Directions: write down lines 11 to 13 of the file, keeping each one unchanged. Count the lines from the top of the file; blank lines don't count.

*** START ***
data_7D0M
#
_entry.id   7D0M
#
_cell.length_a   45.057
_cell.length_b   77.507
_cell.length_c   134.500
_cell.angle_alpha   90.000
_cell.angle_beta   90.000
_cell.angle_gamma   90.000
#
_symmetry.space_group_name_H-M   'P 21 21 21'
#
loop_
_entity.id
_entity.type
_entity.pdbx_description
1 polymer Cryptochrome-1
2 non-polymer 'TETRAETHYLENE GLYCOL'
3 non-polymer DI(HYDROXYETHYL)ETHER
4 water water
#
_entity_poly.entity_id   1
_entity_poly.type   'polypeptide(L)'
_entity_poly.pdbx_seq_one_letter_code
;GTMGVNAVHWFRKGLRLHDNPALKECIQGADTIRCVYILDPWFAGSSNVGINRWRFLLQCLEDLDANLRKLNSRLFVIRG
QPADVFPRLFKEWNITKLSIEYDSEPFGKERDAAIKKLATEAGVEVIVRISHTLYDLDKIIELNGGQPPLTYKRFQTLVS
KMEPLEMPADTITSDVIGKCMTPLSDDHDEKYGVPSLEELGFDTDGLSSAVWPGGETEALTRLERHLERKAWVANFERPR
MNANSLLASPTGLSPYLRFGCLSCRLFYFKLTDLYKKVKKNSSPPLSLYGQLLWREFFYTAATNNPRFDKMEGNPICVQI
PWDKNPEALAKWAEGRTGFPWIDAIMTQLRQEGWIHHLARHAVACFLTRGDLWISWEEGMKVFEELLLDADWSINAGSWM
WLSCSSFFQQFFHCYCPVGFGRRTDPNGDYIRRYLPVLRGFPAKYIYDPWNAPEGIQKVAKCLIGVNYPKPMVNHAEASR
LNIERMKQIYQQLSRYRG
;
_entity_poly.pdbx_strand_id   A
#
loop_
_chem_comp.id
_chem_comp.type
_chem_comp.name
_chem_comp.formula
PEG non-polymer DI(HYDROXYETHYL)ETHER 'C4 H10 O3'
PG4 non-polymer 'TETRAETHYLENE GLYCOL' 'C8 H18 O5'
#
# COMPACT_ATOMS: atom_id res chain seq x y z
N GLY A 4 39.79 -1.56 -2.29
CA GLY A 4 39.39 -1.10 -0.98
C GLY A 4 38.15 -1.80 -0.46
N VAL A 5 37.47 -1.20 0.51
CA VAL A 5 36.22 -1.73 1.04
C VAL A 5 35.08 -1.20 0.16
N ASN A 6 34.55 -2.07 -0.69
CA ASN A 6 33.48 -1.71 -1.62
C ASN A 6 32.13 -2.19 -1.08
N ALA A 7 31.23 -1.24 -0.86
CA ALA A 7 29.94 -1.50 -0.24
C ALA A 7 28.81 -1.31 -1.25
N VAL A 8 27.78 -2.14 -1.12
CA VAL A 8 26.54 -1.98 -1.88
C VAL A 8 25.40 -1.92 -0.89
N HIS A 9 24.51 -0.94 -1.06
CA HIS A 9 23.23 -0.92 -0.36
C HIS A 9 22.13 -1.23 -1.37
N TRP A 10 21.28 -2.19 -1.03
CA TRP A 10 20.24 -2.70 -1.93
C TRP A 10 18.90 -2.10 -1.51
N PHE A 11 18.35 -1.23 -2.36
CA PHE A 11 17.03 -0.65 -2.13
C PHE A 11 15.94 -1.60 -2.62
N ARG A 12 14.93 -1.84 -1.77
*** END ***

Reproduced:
#
_symmetry.space_group_name_H-M   'P 21 21 21'
#